Western dream home is a reality for the Kwasnicki family
Mark Kwasnicki was on a mission when he built his raised bungalow on eight wooded acres north-west of Calgary, five years ago. “I had dreamed of this place for years. I had very specific ideas about how it would come together. There had to be plenty of western influences, lots of wood, stone, the right mix of colours and the most important part was getting all the details right, so I could have not only the right home for my family, but for my collection of western art.”
That collection began years ago thanks to the early influences of Mark’s grandfather, who worked for Calgary’s Heritage Park. “I just loved everything western from early on,” he explains. A Bowness-raised city boy nonetheless, Mark loved the old west and this passion was flamed by the annual excitement of the Calgary Stampede. Once Mark became successful in his own right (he is the owner of McKinley Masters Custom Homes), he began rewarding himself with the pieces that would become the focus of a 2,215 square foot home nestled in the woods. “I had been incorporating my collections into my previous homes but the fit just wasn’t there.” So when it came to designing this home, Mark made provisions that allowed his favourite pieces of art to stand out. Of course, being a master homebuilder helped. Mark had the resources and knowledge to create the right template, but it was his passion for the western lifestyle that resulted in the perfect melding of a functional home with a breathtaking collection of art and artifacts.
The details weren’t overlooked: Maple floors, solid pine beams and posts, Mexican tile in the kitchen, slate in the entrance. These became the backdrop for one of the most elegantly rustic homes in the area. “Who doesn’t dream of having a rustic cabin where you can just unwind? I sure did!” Mark says, standing the middle of great room. The room is book marked by feature windows, allowing for an abundance of natural light. He describes his home as “elegant mountain-country” and says its charm is in its relaxed atmosphere. “I’ve never felt this was the type of home where you felt you had to sit in a certain spot.” Well, no kidding. There is so much to see in the Kwasnicki home, you feel compelled to wander around, poking your nose into every corner to delight in a new discovery. The sheer volume of Mark’s collection of western art and artifacts is overwhelming, but the presentation is not. Everything looks like it was meant to be there. And that’s a testimony to Mark’s successful marriage of function and design. The ingeniously clever design touches – alcoves and strategically placed lighting – give the impressive Paul Van Ginkel paintings the platform they deserve. Every piece of furniture and lighting becomes a piece of art in its own right. All of the furnishings were custom built by Alberta artisans to compliment the western influences of his collection. Even the chandeliers in the great room feature wrought iron cut-outs of western scenes surrounding elk hide tepees. There are whimsical touches to balance the majestic display of Calgary artist Paul Van Ginkel’s paintings throughout the house: a one hundred-year-old pair of chaps lounge over the banister, a miniature chuck wagon curls up alongside. In the master bath, an old, weathered saddle keeps guard over the claw-footed tub. The Van Ginkel paintings are, without a doubt, the highlight of the home’s collection. Mark has had several of them commissioned. The very first Van Ginkel Mark bought, in 1994, hangs directly across from the bed in the master bedroom. Entitled Two Chiefs, this oil painting is a bold and intense portrait, balanced by the heavy use of rough-hewn pine beams and a majestic pine bed covered in vibrant tones.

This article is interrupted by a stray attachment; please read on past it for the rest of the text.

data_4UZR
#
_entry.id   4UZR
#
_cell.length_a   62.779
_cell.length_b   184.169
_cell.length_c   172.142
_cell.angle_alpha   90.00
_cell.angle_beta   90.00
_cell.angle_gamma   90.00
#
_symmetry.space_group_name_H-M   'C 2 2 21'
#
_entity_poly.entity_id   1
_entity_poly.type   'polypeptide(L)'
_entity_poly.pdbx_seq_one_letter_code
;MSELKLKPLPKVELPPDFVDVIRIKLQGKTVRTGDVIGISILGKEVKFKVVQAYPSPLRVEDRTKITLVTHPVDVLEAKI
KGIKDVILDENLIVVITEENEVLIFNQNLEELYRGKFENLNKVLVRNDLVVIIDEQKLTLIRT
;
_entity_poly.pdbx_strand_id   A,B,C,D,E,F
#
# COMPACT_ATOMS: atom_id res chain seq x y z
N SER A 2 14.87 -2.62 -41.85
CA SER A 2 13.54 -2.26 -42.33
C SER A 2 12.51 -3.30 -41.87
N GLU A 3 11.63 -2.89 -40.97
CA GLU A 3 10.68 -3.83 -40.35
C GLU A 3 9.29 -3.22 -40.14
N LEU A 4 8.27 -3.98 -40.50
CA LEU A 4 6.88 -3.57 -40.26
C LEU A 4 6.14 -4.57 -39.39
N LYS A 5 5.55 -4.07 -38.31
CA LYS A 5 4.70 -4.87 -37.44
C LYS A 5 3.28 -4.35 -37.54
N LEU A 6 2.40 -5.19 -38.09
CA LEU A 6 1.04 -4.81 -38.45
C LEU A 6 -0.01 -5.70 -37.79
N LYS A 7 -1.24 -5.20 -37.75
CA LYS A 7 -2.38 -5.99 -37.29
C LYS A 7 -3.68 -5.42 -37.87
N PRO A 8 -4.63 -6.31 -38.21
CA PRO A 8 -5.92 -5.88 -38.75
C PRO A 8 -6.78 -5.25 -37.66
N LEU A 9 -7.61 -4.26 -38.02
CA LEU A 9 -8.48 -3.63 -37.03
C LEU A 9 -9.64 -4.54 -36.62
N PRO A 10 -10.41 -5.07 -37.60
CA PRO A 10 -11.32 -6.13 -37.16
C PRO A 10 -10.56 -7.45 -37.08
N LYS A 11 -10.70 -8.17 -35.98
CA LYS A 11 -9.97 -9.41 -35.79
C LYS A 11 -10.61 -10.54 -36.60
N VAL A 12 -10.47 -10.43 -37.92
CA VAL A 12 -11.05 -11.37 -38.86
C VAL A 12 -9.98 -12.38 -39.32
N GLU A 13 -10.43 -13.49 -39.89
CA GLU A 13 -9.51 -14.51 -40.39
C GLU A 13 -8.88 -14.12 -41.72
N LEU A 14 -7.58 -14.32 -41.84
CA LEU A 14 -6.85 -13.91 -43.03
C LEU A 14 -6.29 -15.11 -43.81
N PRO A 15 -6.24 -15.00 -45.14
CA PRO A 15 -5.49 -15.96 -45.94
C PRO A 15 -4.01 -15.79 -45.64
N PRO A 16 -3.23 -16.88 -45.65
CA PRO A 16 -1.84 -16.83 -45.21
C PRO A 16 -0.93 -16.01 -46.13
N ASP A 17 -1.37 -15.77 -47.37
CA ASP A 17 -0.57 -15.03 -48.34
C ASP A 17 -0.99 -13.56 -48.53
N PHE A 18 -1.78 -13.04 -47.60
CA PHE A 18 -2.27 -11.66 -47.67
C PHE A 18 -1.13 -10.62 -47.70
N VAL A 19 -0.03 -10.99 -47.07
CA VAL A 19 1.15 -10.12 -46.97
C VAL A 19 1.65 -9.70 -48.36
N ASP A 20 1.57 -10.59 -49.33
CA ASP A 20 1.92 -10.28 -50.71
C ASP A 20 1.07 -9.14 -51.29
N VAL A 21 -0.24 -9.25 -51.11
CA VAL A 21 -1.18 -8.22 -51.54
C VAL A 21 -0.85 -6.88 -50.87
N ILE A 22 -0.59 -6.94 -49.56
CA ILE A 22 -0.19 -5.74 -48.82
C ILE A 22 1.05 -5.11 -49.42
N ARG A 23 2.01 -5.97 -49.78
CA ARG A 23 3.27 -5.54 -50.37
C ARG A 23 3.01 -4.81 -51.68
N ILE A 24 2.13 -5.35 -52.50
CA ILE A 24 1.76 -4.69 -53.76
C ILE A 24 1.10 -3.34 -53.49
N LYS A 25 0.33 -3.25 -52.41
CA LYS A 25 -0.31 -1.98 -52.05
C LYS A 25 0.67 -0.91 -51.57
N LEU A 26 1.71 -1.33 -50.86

Mark had a separate building completed to house a portion of his business. Just steps from the main house, the western theme is kicked up a notch, the trim is rougher, the furnishings more relaxed. The handiwork of local furniture-makers is evident in the funky but completely comfortable pine office chairs, the rough-hewn cabinets, the rich display of western memorabilia, and in touches found in the most surprising places. Looking skyward at the vaulted ceiling in the reception area, you’ll find arrows made of plaster that were carved on-site, and inlaid into the rising corners, surrounding a chandelier made of copper arrows.
Mark admits the ongoing collecting of western art is becoming a challenge. “The house is so full now, so it has to be a very unique find. I’ve become much more selective.” He still enjoys keeping an eye out for good pieces in his travels, but says the best part of travelling is coming back home. “This is a wonderful place to return to – it’s perfect.”